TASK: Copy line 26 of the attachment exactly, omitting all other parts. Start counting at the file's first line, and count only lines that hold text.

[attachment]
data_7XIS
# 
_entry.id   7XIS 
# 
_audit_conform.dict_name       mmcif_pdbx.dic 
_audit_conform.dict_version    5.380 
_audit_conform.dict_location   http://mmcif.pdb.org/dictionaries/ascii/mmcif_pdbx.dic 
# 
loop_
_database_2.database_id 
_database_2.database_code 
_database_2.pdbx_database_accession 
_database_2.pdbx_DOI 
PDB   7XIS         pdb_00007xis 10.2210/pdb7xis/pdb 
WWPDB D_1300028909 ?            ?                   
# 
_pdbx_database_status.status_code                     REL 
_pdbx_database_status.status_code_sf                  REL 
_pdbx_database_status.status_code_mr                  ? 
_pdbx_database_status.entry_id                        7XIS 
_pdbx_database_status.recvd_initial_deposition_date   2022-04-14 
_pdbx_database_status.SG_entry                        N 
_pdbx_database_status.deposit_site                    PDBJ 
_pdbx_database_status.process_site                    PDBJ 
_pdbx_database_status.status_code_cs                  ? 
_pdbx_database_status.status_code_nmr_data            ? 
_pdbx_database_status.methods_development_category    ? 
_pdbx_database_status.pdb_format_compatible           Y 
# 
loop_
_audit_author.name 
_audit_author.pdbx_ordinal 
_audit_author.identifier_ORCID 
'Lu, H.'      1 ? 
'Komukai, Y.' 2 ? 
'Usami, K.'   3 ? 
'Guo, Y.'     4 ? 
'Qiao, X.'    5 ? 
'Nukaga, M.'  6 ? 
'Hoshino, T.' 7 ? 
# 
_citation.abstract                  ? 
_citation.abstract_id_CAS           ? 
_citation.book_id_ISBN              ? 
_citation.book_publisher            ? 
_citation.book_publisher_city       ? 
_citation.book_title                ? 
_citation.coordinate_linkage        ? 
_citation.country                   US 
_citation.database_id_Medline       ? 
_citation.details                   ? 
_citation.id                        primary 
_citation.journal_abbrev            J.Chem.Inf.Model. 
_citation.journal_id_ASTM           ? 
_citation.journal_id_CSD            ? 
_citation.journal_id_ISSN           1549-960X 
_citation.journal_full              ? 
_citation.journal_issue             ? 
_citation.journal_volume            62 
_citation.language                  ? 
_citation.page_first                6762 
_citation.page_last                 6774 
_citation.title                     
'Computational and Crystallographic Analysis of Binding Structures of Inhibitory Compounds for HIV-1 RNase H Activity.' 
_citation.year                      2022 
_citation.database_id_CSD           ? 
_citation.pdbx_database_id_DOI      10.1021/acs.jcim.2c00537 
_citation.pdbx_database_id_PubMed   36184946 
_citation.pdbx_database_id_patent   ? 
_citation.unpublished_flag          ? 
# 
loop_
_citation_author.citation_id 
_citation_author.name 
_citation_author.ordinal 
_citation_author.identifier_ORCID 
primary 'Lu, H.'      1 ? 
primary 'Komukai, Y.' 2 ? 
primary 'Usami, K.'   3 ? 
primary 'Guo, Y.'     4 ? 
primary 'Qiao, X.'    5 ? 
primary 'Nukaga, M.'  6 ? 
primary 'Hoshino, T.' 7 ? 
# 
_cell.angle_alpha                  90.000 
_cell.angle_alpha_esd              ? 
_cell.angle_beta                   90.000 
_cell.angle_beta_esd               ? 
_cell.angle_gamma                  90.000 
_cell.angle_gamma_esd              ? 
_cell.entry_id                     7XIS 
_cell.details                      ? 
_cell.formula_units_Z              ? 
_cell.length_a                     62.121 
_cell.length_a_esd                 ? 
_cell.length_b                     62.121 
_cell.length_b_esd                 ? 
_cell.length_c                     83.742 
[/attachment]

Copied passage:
_pdbx_database_status.status_code_nmr_data            ? 